Artist

The Del-Vikings

Providing a transition from the big band-harmony singers of the 1940s and the street-corner doo-wop groups of the 1950s, the Dell Vikings -- usually known as the Del Vikings -- are best remembered for their single, "Come Go With Me," which became a major hit in 1957.

The members of the Dell Vikings -- Norman Wright, Corinthian "Kripp" Johnson, Don Jackson, Clarence Quick, and Dave Larchey -- first sang together informally while stationed at an Air Force base in Pittsburgh. Agreeing to work together as a band, the Dell Vikings recorded a demo tape in the basement of DJ Barry Kaye. Three months later, they recorded six tunes -- "Baby, Let Me Know," "True Love," "When I Come Home," "Don't Be a Fool," "Watching The Moon," and "Come Go With Me" -- in a makeshift recording studio set up at Pittsburgh's Sheraton Hotel.

Releasing their debut single, "True Love" b/w "Baby, Let Me Know," on the small, independent Fee-Bee label in late 1956, the Dell Vikings seemed on the threshold of stardom. Encouraged by local radio airplay, Fee-Bee reissued "True Love" in January 1957, with "Come Go With Me" replacing the original B-side.

As DJs flipped the single over and began playing "Come Go With Me," the song's popularity continued to grow. Within three weeks, Fee-Bee signed a national distribution deal with Dot. One week after being re-released in February, "Come Go With Me" appeared on the national charts.

The rest of 1957 and early-1958 was a whirlwind of activity. Recording a dozen songs in a studio in Ohio in March 1957, the group went on to perform during Alan Freed's Easter-week revue at the Paramount Theater in Brooklyn, NY. Problems arose shortly afterward when Mercury discovered that when the Dell Vikings had signed with Fee-Bee only one member was over the legal consent age of 21 and attempted to have the contract voided. After several months of intense fighting, Mercury, Dot, and Fee-Bee resolved their dispute with Fee-Bee retaining management of the group through December 1957 and Mercury securing rights to the group's name.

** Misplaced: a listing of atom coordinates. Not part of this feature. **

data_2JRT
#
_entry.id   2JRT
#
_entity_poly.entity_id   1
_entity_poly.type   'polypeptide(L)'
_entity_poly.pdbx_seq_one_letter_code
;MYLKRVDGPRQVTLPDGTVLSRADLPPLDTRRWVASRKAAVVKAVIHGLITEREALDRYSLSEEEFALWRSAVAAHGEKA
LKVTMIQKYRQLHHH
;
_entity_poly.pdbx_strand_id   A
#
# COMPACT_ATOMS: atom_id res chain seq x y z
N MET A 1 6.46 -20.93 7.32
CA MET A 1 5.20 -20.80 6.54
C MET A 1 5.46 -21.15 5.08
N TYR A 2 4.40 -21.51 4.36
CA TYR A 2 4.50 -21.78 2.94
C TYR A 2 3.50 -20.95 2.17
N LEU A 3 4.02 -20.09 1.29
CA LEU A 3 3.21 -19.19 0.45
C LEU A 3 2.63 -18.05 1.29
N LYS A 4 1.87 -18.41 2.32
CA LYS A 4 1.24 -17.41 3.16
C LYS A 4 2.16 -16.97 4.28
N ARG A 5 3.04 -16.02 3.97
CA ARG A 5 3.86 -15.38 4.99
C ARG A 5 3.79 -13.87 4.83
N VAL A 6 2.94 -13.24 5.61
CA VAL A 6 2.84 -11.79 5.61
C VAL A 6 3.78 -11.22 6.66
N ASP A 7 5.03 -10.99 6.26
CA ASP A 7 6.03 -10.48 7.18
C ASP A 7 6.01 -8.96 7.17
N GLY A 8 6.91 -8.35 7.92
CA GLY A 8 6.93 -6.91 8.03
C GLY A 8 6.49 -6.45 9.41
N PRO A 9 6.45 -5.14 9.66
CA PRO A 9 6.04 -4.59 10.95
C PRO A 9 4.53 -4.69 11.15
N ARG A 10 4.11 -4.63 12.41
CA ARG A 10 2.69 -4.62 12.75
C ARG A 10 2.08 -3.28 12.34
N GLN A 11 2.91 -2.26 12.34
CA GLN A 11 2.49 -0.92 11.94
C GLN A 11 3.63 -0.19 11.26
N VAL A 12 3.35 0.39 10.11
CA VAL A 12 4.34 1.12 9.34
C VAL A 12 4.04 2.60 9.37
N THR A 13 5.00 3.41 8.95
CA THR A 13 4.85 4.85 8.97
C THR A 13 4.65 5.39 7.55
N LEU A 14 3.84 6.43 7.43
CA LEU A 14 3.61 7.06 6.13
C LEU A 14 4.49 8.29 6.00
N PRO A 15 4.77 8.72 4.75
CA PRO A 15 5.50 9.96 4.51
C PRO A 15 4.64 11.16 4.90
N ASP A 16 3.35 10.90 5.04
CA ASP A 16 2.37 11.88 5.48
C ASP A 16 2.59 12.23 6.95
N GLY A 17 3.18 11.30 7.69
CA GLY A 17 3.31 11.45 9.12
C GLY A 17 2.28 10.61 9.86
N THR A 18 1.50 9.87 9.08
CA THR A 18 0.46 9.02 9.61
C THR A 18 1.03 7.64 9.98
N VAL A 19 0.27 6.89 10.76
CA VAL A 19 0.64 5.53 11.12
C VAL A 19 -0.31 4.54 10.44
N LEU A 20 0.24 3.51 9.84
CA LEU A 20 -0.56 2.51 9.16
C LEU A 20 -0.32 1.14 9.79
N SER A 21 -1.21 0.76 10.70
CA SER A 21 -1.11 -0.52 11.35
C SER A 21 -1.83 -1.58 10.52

The conflict was far from over, however. While Mercury renamed the group the Del Vikings, Fee-Bee attempted to circumvent their agreement with the larger label. Recording a new song, "I'm Spinning," with tenor vocalist Corinthian "Kripp" Johnson backed by session vocalists, they credited the single to Kripp Johnson & the Dell Vikings. Following a law suit, Mercury gained exclusive right to the group's name, regardless of spelling.

In 1957, another label, El Dorado, planned to release an album with nine songs recorded before the Dell-Vikings had signed with Fee-Bee. Overdubbing instrumentation to the previously a cappella recordings, Buchanan & Goodman released the album on their Luniverse label. Following a lawsuit by Dot, the album was withdrawn from circulation.

The legal battles had a devastating effect on the Dell-Vikings. Although they appeared, in a cameo role, in the rock & roll film The Big Beat in February 1958, they became increasingly frustrated when they were unable to record another hit and disbanded. ~ Craig Harris, Rovi